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A Conservative dose of reality on the EU

Possibly the majority of Conservatives oppose British membership of the European Union. Even more likely is that the majority of Conservative voters do. The anti-EU United Kingdom Independence Party (UKIP) attracts a great deal of its support from people who have previously voted Tory.

The case against the EU is made with wit and venom by Libertarians such as Devils Kitchen every day. Those amongst the Tories who publicly support the EU- like Ken Clarke or Chris Beazley- are roundly abused by their own side.

We are told that if the Irish reject the treaty of Lisbon in their referendum next month- possibly even if they accept it- then the British Conservatives will rescind the previous ratification and block its adoption.


No they won't.

Firstly, Ireland will ratify.

Secondly, for David Cameron will not commit such political capital to the cause. It would be pollitically suicidal and he knows it. Mr. Cameron, like Labour, only believes in "what works".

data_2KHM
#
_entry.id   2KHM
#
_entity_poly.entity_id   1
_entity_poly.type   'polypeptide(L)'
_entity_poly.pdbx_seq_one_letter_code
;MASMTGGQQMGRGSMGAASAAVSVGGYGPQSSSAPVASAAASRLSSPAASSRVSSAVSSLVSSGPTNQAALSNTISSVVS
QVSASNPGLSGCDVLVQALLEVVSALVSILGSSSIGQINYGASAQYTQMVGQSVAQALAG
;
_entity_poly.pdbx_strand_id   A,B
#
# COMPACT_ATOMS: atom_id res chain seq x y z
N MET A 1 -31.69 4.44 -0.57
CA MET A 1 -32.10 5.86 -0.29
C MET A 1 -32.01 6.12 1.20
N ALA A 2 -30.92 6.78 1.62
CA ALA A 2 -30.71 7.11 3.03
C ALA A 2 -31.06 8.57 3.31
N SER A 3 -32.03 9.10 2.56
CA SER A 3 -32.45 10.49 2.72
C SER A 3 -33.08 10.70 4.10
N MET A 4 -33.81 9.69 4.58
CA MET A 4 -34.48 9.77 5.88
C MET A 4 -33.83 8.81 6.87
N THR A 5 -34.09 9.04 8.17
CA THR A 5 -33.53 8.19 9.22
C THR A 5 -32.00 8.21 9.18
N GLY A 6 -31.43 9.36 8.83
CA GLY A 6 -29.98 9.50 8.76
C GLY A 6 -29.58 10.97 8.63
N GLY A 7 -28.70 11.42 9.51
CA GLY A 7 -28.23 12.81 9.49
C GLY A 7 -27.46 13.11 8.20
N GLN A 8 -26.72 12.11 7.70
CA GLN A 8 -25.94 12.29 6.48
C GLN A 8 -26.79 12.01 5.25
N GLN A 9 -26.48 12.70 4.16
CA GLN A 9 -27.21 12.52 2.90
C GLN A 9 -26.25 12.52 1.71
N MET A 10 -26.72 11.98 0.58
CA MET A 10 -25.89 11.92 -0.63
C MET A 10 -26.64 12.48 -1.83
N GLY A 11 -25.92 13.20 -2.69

While even the most die-hard supporter of the EU would admit its myriad faults, the fact is that in a world where size really does matter, where China and India are taking their place at the centre of global councils, the only way that smaller European powers can project influence is through neighbourly co-operation. If the EU did not exist, we would have to build something like it. The EU therefore "works".

More and more of the figures around David Cameron regard the entire anti-EU lobby as not much more that "closet racists and fruitcakes, mostly", and many of the most senior people around Cameron have had serious jobs in Brussels. Ed Llewellyn was Paddy Ashdown's bag man long before he was David Cameron's- and his pragmatic views will trump the visceral nonsense spouted by the Conservative right.